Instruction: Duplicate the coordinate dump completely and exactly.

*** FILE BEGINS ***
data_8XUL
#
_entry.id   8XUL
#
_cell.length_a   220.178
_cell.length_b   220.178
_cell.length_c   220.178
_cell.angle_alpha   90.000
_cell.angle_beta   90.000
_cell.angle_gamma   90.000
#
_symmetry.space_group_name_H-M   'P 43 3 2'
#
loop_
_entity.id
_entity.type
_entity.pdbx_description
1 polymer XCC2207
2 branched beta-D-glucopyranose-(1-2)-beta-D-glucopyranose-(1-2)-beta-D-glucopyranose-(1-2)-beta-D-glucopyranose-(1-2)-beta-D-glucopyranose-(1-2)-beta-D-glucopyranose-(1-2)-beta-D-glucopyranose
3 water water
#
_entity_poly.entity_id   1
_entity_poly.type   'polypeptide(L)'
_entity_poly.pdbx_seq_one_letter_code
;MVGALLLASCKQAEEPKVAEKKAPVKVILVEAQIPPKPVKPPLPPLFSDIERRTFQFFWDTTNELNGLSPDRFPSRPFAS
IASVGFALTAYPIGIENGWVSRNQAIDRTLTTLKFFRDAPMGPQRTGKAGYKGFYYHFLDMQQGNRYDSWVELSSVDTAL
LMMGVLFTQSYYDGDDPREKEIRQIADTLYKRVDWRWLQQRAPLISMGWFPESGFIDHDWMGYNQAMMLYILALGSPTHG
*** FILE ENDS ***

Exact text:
data_8XUL
#
_entry.id   8XUL
#
_cell.length_a   220.178
_cell.length_b   220.178
_cell.length_c   220.178
_cell.angle_alpha   90.000
_cell.angle_beta   90.000
_cell.angle_gamma   90.000
#
_symmetry.space_group_name_H-M   'P 43 3 2'
#
loop_
_entity.id
_entity.type
_entity.pdbx_description
1 polymer XCC2207
2 branched beta-D-glucopyranose-(1-2)-beta-D-glucopyranose-(1-2)-beta-D-glucopyranose-(1-2)-beta-D-glucopyranose-(1-2)-beta-D-glucopyranose-(1-2)-beta-D-glucopyranose-(1-2)-beta-D-glucopyranose
3 water water
#
_entity_poly.entity_id   1
_entity_poly.type   'polypeptide(L)'
_entity_poly.pdbx_seq_one_letter_code
;MVGALLLASCKQAEEPKVAEKKAPVKVILVEAQIPPKPVKPPLPPLFSDIERRTFQFFWDTTNELNGLSPDRFPSRPFAS
IASVGFALTAYPIGIENGWVSRNQAIDRTLTTLKFFRDAPMGPQRTGKAGYKGFYYHFLDMQQGNRYDSWVELSSVDTAL
LMMGVLFTQSYYDGDDPREKEIRQIADTLYKRVDWRWLQQRAPLISMGWFPESGFIDHDWMGYNQAMMLYILALGSPTHG